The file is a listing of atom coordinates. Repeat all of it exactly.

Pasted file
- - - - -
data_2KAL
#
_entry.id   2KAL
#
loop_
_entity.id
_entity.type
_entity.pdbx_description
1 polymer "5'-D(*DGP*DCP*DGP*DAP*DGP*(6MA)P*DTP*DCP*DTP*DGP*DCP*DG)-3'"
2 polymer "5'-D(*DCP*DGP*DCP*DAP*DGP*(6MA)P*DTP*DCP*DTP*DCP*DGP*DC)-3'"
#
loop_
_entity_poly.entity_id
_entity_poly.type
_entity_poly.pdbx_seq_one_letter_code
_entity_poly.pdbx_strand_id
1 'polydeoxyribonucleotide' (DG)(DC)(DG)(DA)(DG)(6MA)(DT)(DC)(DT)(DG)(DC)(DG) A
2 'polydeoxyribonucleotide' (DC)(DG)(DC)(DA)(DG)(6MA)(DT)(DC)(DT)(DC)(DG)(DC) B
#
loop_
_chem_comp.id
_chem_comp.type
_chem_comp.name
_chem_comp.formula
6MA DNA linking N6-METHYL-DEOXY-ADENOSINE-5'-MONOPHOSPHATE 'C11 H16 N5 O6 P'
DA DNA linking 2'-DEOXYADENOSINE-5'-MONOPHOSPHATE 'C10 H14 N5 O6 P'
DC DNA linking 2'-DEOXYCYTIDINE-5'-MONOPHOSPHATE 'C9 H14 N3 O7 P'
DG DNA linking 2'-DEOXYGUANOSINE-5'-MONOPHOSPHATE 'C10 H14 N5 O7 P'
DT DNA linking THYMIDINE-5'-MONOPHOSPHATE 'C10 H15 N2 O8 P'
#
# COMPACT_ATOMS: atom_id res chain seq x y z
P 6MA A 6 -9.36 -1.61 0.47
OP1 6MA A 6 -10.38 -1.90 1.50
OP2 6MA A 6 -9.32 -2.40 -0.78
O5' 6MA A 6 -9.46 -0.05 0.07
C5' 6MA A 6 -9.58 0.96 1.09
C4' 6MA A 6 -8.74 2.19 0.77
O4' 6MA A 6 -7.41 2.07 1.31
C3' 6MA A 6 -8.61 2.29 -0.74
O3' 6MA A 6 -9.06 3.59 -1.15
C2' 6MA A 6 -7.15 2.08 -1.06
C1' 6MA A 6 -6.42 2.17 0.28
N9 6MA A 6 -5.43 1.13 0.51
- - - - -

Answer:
data_2KAL
#
_entry.id   2KAL
#
loop_
_entity.id
_entity.type
_entity.pdbx_description
1 polymer "5'-D(*DGP*DCP*DGP*DAP*DGP*(6MA)P*DTP*DCP*DTP*DGP*DCP*DG)-3'"
2 polymer "5'-D(*DCP*DGP*DCP*DAP*DGP*(6MA)P*DTP*DCP*DTP*DCP*DGP*DC)-3'"
#
loop_
_entity_poly.entity_id
_entity_poly.type
_entity_poly.pdbx_seq_one_letter_code
_entity_poly.pdbx_strand_id
1 'polydeoxyribonucleotide' (DG)(DC)(DG)(DA)(DG)(6MA)(DT)(DC)(DT)(DG)(DC)(DG) A
2 'polydeoxyribonucleotide' (DC)(DG)(DC)(DA)(DG)(6MA)(DT)(DC)(DT)(DC)(DG)(DC) B
#
loop_
_chem_comp.id
_chem_comp.type
_chem_comp.name
_chem_comp.formula
6MA DNA linking N6-METHYL-DEOXY-ADENOSINE-5'-MONOPHOSPHATE 'C11 H16 N5 O6 P'
DA DNA linking 2'-DEOXYADENOSINE-5'-MONOPHOSPHATE 'C10 H14 N5 O6 P'
DC DNA linking 2'-DEOXYCYTIDINE-5'-MONOPHOSPHATE 'C9 H14 N3 O7 P'
DG DNA linking 2'-DEOXYGUANOSINE-5'-MONOPHOSPHATE 'C10 H14 N5 O7 P'
DT DNA linking THYMIDINE-5'-MONOPHOSPHATE 'C10 H15 N2 O8 P'
#
# COMPACT_ATOMS: atom_id res chain seq x y z
P 6MA A 6 -9.36 -1.61 0.47
OP1 6MA A 6 -10.38 -1.90 1.50
OP2 6MA A 6 -9.32 -2.40 -0.78
O5' 6MA A 6 -9.46 -0.05 0.07
C5' 6MA A 6 -9.58 0.96 1.09
C4' 6MA A 6 -8.74 2.19 0.77
O4' 6MA A 6 -7.41 2.07 1.31
C3' 6MA A 6 -8.61 2.29 -0.74
O3' 6MA A 6 -9.06 3.59 -1.15
C2' 6MA A 6 -7.15 2.08 -1.06
C1' 6MA A 6 -6.42 2.17 0.28
N9 6MA A 6 -5.43 1.13 0.51